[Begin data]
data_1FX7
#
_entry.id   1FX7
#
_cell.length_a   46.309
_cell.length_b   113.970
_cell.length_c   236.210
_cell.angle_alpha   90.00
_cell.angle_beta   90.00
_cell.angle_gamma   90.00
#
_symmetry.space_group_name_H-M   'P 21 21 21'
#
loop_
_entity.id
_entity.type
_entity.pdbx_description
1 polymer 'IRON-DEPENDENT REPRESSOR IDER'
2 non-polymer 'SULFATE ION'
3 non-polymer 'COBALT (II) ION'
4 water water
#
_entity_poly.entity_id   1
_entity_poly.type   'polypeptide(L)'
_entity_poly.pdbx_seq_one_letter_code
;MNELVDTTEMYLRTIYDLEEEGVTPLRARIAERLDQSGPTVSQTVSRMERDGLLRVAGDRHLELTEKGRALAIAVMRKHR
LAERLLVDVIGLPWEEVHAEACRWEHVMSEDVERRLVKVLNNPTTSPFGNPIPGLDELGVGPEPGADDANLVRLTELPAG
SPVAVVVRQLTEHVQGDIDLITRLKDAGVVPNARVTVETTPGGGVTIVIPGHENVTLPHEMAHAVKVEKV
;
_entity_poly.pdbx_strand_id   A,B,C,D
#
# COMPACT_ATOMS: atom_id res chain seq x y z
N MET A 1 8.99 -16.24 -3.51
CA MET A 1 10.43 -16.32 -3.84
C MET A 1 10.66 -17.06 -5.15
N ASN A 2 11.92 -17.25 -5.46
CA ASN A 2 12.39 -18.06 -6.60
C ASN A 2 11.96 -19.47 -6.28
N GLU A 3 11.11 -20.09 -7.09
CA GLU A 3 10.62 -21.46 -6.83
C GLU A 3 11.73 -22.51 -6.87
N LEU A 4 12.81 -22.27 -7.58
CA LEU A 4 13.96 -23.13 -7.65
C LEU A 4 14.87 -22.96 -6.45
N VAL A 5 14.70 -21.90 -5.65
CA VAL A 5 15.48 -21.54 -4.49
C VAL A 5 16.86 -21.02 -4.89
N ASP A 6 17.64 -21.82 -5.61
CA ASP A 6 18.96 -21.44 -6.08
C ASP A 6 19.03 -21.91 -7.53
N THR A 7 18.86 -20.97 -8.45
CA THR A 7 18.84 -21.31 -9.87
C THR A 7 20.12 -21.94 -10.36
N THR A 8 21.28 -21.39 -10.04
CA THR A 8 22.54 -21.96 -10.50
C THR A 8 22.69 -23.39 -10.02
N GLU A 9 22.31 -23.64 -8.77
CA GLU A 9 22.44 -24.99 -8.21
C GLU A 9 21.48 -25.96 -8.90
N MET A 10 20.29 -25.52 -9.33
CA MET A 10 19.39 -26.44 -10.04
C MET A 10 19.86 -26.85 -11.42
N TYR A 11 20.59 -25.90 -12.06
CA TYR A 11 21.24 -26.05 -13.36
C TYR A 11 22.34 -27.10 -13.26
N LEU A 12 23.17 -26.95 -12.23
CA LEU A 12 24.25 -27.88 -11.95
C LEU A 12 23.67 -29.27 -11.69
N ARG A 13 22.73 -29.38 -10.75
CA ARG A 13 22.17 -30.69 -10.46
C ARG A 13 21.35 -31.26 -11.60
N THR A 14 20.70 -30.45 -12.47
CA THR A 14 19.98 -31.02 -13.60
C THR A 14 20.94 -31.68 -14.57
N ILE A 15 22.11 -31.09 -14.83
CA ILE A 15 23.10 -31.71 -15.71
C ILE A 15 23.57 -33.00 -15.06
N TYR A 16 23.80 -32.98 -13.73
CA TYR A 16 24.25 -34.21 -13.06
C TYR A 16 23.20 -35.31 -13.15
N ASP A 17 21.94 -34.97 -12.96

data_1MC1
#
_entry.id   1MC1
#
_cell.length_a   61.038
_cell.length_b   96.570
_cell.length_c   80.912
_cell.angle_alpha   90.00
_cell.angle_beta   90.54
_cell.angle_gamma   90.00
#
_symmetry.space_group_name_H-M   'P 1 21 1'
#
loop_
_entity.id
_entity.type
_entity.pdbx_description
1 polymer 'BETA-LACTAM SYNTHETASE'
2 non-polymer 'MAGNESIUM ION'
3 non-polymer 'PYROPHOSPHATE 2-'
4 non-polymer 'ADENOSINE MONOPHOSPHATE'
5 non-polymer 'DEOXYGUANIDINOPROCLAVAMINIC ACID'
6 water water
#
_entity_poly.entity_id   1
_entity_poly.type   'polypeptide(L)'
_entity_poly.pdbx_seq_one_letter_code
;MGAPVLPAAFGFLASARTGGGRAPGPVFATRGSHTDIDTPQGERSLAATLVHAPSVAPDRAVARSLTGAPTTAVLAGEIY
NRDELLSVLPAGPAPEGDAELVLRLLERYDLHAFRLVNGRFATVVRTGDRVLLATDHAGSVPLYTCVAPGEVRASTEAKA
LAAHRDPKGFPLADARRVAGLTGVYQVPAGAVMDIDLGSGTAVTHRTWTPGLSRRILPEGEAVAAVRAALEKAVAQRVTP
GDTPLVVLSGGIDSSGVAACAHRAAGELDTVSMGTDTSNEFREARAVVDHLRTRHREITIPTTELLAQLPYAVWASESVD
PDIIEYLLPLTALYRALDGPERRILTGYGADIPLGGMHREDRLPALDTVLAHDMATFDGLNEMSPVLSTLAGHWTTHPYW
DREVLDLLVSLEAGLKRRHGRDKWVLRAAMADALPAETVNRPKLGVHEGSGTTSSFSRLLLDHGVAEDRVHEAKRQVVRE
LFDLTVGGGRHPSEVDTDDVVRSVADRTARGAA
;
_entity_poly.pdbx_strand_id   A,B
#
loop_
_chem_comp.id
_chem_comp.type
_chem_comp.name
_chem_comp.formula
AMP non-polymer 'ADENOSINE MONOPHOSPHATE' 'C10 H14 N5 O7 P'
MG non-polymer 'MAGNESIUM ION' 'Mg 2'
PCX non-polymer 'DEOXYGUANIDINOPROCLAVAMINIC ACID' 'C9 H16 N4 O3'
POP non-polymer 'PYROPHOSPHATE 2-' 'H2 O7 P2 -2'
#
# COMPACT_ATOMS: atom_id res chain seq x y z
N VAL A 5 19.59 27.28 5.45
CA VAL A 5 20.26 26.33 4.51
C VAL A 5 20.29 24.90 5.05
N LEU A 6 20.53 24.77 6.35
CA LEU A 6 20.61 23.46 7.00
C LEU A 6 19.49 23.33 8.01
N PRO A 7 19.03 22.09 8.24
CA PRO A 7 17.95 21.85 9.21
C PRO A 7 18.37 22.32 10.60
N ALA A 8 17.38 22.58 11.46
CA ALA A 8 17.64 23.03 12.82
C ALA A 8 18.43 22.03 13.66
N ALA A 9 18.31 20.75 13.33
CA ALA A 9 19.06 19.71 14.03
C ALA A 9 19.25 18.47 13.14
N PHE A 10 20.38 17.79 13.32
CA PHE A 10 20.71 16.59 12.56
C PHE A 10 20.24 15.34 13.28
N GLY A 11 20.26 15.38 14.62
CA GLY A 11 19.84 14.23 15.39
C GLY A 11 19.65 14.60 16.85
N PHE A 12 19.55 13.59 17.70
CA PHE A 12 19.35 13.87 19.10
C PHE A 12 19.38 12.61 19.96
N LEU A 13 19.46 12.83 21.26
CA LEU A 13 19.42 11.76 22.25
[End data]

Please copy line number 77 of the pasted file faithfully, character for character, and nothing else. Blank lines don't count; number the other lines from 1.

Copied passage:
C ILE A 15 23.57 -33.00 -15.06